The Knights: Insider tipp at Elbphilharmonie

The Knights
Hamburger Abendblatt

The New York ensemble The Knights feels musical genre borders are there to be ignored. Narrow-minded critics have come up with the mean notion of 'box offixe poison' for cross-country ensembles such as The Knights, as profit-driven presenters would not believe for a long time, too long time in fact, that one could present music from all sorts of regions and styles without causing financial distress due to intellectual overkill. These two dozen musicians from Brooklyn give a damn about accounting and playfully combine early music with avantgarde, great classics with world music - constantly blowing away audiences because this mix is simply irresistibly refined.
The Knights are a rock band without any guitars - an orchestra of a different kind. Founded by the Jacobsen brothers about two decades ago with students from Juilliard as a round table of knights attending to all musical tastes, since the appetite grows with eating. It all started with chamber music test sessions that by and by got out of hand. Several Knights come from the Silk Road Project community created by Yo-Yo Ma, others perform and compose. Many individualists. They have been part of virtually every off festival in New York, joined by independent minds like soprano Dawn Upshaw, banjo player Bela Fleck, jazz sax Joshua Redman or clarinetist Kinan Azmeh. That has not earned them global stardom, nor great wealth, but they clearly have lots of fun being collectively very, very different.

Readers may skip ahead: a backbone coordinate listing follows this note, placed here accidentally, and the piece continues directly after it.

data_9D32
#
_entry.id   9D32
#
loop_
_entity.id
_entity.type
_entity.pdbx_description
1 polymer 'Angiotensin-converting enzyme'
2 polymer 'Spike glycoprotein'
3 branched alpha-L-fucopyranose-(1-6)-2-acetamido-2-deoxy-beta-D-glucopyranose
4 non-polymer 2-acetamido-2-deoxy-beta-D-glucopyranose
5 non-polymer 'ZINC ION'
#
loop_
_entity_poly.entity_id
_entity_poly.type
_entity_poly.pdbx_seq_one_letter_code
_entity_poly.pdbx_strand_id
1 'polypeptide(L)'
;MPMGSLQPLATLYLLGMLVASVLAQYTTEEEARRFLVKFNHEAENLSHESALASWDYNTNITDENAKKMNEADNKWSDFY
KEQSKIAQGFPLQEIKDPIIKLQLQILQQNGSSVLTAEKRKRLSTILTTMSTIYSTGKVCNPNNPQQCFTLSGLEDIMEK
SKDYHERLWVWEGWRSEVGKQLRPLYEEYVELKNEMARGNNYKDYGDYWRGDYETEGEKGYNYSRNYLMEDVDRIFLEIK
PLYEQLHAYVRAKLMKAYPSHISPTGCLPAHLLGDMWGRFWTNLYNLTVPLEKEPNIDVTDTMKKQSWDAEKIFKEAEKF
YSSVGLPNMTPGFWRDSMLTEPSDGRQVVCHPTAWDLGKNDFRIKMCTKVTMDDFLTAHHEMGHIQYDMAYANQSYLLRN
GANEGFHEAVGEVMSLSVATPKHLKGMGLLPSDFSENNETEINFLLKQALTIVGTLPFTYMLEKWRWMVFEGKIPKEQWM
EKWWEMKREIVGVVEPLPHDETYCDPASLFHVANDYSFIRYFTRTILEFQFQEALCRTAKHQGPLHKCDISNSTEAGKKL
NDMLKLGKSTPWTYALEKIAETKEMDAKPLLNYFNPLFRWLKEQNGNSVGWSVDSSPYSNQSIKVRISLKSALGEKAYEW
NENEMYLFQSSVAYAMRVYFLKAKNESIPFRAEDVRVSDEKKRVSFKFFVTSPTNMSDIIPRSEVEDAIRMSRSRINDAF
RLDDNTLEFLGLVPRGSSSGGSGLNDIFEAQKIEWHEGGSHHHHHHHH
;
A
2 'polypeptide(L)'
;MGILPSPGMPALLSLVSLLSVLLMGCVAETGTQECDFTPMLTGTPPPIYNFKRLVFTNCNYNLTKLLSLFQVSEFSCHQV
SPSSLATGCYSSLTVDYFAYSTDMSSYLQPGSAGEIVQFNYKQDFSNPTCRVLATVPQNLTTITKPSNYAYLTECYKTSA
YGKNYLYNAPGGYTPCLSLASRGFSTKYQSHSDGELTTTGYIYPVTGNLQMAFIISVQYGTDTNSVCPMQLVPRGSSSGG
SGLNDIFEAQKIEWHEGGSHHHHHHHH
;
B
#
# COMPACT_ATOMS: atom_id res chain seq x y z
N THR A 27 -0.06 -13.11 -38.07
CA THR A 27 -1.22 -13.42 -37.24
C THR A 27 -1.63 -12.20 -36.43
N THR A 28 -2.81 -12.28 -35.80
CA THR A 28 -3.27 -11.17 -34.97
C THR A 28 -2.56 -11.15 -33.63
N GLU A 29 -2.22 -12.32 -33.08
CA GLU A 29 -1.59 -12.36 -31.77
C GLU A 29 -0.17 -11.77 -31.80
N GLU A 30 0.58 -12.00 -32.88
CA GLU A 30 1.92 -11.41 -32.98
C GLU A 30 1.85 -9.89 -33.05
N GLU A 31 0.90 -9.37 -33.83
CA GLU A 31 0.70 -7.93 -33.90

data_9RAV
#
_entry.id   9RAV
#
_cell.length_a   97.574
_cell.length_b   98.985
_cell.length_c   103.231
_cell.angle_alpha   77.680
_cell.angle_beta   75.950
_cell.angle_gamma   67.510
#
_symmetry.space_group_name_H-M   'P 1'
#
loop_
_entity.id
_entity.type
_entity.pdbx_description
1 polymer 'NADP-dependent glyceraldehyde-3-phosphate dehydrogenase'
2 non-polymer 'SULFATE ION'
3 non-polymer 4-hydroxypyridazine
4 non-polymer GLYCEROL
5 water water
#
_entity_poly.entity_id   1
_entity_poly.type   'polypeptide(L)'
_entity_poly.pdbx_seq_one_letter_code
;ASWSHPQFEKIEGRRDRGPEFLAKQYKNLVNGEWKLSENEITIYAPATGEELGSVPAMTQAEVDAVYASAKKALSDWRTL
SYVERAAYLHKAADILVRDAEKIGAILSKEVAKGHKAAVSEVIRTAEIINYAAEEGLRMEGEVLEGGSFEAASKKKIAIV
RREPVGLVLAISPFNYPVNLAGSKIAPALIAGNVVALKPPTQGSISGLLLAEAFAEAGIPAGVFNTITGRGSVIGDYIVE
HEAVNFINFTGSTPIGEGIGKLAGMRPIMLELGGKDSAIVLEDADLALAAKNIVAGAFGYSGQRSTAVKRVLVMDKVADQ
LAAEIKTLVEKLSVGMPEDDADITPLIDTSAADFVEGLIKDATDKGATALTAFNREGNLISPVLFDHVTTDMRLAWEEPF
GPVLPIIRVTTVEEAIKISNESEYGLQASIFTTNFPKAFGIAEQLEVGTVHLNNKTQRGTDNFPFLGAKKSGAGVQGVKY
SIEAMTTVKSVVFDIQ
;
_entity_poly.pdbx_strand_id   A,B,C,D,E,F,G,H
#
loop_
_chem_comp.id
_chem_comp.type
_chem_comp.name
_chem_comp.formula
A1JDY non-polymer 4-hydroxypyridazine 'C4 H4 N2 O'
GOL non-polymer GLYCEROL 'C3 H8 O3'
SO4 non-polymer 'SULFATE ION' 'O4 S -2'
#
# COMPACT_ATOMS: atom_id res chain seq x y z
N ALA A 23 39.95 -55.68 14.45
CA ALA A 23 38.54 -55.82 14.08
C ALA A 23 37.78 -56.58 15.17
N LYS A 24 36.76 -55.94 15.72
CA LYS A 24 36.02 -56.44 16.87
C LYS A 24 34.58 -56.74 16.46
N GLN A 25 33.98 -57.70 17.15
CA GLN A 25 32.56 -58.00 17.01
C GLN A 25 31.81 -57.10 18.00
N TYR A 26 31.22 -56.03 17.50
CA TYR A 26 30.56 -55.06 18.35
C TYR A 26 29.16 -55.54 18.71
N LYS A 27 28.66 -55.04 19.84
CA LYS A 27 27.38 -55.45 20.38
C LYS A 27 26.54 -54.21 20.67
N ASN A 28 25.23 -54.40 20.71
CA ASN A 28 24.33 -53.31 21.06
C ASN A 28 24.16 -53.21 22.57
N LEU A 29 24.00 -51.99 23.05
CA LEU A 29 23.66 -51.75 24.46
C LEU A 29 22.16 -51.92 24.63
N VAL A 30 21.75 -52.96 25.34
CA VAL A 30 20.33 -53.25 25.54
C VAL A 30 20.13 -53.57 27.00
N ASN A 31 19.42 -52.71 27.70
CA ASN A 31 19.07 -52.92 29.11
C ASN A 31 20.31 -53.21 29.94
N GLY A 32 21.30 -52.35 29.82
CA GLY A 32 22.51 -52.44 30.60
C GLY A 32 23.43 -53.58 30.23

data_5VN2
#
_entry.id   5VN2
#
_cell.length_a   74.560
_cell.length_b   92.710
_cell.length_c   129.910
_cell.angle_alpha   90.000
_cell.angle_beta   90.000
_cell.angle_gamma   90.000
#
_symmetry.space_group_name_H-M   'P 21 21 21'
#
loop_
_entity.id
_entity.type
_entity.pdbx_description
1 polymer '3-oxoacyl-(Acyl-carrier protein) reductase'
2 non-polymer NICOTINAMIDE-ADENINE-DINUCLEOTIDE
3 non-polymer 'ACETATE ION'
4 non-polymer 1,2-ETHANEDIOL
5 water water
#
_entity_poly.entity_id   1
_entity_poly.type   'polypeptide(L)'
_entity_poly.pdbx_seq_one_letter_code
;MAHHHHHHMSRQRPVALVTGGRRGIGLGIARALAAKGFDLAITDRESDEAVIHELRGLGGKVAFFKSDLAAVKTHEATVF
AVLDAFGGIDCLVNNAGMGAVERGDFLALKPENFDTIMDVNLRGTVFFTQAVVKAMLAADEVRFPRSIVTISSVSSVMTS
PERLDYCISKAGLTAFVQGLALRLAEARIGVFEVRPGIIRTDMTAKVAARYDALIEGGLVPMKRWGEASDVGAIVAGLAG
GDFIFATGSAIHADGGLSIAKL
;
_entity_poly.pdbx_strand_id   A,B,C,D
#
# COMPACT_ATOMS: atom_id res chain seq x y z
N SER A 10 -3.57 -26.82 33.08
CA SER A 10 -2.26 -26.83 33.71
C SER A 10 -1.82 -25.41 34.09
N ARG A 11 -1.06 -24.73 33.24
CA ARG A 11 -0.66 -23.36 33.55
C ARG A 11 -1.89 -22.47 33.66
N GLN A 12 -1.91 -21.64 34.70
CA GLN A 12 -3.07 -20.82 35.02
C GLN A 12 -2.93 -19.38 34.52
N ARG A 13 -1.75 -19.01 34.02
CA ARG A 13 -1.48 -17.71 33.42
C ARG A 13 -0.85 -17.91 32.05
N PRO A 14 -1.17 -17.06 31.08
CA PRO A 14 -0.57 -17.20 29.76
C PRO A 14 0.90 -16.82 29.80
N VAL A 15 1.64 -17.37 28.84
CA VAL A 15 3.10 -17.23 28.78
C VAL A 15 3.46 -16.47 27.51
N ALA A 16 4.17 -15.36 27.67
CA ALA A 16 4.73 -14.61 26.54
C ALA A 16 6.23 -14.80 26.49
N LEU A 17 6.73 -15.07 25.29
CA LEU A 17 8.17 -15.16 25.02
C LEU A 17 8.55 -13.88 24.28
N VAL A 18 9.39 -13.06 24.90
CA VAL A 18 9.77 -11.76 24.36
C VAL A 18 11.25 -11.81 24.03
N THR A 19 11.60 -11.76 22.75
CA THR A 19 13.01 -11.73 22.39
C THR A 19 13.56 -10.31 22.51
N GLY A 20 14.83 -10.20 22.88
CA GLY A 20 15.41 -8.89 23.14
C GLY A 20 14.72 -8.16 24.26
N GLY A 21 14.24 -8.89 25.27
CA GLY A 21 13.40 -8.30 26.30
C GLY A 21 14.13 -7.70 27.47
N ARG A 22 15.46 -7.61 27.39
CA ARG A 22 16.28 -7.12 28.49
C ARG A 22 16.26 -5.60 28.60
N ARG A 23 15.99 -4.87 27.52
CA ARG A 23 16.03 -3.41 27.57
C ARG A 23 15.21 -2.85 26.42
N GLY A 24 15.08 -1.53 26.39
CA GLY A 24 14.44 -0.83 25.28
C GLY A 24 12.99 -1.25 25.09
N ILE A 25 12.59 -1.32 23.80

Their appearance at the Main Hall of the Elbphilharmonie tomorrow, sold out as always, has long been overdue. And if in this rising music place that Hamburg has become there is any sense of justice and programming vision in searching star residencies for the future, they should be invited back real quick. For it is this special set that the local musical program is still lacking. (...) Those interested who are not among the happy few who obtained one of the 2,073 seats can only check one of their recordings, but that 'only' comes in big quotation marks: The Knights may know well enough how to do straightforward classical, as their solid Beethoven recordings demonstrate, but their true strength are the concept album lucky bags: As when, for 'A Second of Silence' they combined Schubert, Glass, Debussy, and Feldman. (...) Their latest album 'Azul' lifts off into heavenly spheres. 'Ascending Bird' is a seven-minute fliying stunt for Yo-Yo Ma's cello (watch and admire on YouTube), then moving on to the most charmingly presented Song to the Moon from Dvorak's Rusalka. And it gets even more beautiful: another cello concerto, by Argentine Osvaldo Golijov, then Stockhausen's 'Leo' from his Zodiac cycle, presented with an almost kindergarten-like sense of charm, until a suite from singer-songwriter Sufjan Stevens' pieces form the closing accord for this album that will remain unparalleled for a very long time."